Finally, in an 1869 issue of the Quarterly Review of a work on geology by Charles Lyell, Wallace announced that the special attributes of humans simply couldn't be explained through wholly naturalistic means. Yes, certain laws both known and unknown to man were at play, but those laws were guided and designed to bring about a higher purpose. Wallace concluded

      …that in the development of the human race, a Higher Intelligence has guided the same laws for nobler ends… . Let us fearlessly admit that the mind of man (itself the living proof of a supreme mind) is able to trace, and to a considerable extent has traced, the laws by means of which the organic no less than the inorganic world has been developed. But let us not shut our eyes to the evidence that an Overruling Intelligence has watched over the action of those laws, so directing variations and so determining their accumulation, as finally to produce an organization sufficiently perfect to admit of, and even to aid in, the indefinite advancement of our mental and moral nature.


While some ascribe Wallace's "defection" to his belief in spiritualism, his 1856 article demonstrates that a teleological worldview had been at work in him for some time (he didn't attend his first séance until the summer of 1865). And, he had always made his case for intelligent evolution on the empirical grounds of science and logic.

The reaction of the Down House Sage, however, was nearly hysterical. Darwin marked his copy of the Quarterly with an emphatic "NO!!!" and sent a letter off to Wallace wailing, "But I groan over Man—you write like a metamorphosed (in retrograde direction) naturalist, and you the author of the best paper that ever appeared in the Anthropological Review [a reference to Wallace's "On the Varieties of Men in the Malay Archipelago," November, 1863]. Ehue! Ehue! Ehue!—Your miserable friend, C. Darwin."7 This was more than an attempt at reconciling Darwinism and religion; this was a real competitor. As historian Janet Browne observes, Wallace's view "comprehensively collided with Darwin's innermost beliefs."8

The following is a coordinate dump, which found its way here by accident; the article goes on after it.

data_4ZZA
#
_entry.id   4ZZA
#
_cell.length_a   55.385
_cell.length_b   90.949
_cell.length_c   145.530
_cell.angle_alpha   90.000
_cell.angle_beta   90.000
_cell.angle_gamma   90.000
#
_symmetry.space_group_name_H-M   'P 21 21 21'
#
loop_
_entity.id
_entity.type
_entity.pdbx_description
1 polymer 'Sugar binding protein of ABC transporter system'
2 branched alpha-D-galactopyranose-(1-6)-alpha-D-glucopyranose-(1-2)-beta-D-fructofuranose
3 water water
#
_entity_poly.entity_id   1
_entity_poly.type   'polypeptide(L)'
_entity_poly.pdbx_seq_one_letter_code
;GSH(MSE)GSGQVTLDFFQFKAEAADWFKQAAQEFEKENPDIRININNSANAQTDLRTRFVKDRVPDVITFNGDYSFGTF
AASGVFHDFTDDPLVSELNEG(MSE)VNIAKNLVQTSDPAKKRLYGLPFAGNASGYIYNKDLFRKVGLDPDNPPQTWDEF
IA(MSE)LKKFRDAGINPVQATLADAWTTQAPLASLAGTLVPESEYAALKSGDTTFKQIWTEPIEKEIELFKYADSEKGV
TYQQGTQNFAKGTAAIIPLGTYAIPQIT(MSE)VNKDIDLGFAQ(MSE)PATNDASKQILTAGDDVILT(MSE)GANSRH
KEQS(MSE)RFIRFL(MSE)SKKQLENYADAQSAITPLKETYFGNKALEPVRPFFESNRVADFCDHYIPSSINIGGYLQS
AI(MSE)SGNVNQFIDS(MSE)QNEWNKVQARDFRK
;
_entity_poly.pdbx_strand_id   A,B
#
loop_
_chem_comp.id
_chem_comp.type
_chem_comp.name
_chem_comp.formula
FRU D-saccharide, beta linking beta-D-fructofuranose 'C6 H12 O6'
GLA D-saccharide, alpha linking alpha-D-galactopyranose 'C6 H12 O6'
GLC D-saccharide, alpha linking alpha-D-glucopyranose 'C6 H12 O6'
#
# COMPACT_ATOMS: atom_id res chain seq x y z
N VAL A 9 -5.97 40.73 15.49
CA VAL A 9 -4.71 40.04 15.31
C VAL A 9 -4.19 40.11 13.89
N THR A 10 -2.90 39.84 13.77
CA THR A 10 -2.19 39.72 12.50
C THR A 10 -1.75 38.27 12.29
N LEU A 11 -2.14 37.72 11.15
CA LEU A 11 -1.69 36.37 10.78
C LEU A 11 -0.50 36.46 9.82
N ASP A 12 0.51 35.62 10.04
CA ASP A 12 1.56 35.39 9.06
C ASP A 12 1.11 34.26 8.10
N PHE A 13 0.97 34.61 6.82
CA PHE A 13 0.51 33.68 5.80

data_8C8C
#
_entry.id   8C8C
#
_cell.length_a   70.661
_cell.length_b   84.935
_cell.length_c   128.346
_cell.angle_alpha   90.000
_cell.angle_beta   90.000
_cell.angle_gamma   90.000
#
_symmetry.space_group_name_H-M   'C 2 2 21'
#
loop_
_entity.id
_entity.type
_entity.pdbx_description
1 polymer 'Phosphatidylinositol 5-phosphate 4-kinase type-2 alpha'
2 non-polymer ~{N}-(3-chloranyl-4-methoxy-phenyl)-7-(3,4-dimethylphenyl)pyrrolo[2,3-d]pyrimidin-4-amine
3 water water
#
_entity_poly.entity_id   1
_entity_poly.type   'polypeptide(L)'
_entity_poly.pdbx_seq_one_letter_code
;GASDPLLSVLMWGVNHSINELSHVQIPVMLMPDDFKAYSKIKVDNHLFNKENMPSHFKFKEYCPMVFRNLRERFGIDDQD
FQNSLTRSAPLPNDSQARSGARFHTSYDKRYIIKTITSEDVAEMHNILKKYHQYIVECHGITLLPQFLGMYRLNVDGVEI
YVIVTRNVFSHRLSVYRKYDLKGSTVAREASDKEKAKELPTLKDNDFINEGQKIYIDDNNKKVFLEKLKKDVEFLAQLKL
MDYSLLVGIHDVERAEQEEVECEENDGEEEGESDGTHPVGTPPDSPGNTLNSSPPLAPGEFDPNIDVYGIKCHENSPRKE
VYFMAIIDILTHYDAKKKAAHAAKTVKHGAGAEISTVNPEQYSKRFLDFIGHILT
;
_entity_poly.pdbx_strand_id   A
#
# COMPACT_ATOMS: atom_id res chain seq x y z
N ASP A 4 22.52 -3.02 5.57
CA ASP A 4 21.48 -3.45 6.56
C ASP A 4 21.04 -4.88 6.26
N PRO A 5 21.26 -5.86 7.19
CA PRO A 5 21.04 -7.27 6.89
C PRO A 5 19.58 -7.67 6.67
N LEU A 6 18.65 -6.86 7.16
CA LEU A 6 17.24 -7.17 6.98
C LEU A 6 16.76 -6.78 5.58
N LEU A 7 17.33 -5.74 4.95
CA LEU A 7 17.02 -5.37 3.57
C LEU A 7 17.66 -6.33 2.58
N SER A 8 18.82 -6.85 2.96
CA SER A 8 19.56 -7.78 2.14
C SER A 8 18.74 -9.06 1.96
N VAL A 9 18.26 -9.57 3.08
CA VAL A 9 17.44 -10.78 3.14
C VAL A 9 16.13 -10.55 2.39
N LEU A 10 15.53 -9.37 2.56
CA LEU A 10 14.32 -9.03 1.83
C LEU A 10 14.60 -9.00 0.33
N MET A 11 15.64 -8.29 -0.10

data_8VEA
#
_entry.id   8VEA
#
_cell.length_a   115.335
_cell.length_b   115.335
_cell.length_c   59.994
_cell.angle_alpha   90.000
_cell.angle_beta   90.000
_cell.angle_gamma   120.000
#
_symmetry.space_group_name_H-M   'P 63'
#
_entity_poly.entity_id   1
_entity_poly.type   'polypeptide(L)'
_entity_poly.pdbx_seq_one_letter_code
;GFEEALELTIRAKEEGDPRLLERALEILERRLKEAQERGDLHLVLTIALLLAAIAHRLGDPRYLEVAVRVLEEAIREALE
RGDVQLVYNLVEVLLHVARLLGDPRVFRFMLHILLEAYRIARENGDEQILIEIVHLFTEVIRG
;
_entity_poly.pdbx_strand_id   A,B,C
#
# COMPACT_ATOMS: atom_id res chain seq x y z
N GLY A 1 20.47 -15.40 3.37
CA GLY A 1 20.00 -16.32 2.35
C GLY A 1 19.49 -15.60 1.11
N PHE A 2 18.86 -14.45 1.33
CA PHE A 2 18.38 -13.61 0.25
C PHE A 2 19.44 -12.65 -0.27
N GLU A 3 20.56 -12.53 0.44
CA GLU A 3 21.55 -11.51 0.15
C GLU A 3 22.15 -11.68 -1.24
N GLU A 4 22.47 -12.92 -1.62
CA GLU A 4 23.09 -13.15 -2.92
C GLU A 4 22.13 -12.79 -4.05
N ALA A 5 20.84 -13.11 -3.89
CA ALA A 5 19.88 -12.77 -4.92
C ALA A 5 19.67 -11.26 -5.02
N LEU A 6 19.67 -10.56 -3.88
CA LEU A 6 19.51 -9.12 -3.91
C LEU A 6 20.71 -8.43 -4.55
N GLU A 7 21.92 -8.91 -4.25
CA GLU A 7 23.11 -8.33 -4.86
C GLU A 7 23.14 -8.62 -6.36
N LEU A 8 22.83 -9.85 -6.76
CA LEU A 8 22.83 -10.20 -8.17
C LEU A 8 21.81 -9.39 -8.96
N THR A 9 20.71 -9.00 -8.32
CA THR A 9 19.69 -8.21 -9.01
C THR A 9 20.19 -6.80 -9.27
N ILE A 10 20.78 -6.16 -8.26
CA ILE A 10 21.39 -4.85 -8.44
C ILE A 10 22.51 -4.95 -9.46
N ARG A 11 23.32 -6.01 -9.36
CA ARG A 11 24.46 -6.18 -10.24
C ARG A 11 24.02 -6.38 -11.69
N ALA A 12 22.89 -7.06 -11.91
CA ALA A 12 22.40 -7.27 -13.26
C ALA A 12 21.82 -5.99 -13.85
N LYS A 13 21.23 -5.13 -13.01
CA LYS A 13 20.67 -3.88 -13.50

Wallace never recanted. Although he always referred to himself as a Darwinist, others (including Darwin and Thomas Henry Huxley) knew better. Novelist Samuel Butler and Dutch zoologist A. A. W. Hubrecht called it Wallaceism, which is important to note because for Wallace "Darwinism" often means something quite different from the Darwinian materialistic notions we've become used to.

By whatever label, Wallace continued to elaborate and expand upon his theory of evolution. He disagreed with Darwin's suggestion in The Descent of Man (1871) that human moral, spiritual, and intellectual characteristics were derived from the lower animals, a conclusion he felt wholly unwarranted by "many well-ascertained facts."9 Wallace countered that the origin of life, sentience in animals, and humanity's special intellectual, moral, and spiritual attributes could not be explained by natural selection; this could only come from "the unseen universe of Spirit."10

Wallace was a prescient figure in this regard. Readers of this site will be familiar with the fine-tuning of the universe so thoroughly set out by Hugh Ross in The Creator and the Cosmos (1993). Wallace anticipated Ross by ninety years. Writing in 1903, Wallace noted that the exacting tolerances of light, gravity, temperature, chemical composition, and many other factors were all organized and concatenated precisely for life on earth. Wallace further suggested that Homo sapiens is indeed alone in the universe and dismissed the notion that this was merely a "fortunate coincidence," insisting instead that "the universe was actually brought into existence for this very purpose."11

But this was just a long preface for his grand synthesis, The World of Life, written three years before his death on November 7, 1913. Here Wallace argued for intelligent design in particular features of nature. Deriding atheistic German philosopher Ernst Haeckel's notion of a vague, mechanistic "cell-soul" as ridiculous, he anticipated Fazale Rana's The Cell's Design (2008) by explaining that the intricacies of the cell could only have come about through an intelligently designed—engineered—process. He applied similar arguments to insect metamorphosis and the bird's wing. Of course writing nearly a century ago, Wallace could not possibly apply the sophisticated analyses of Ross's astrophysics or Rana's cytochemistry, but he remains an important historical figure who in many ways served as intelligent design's prophet.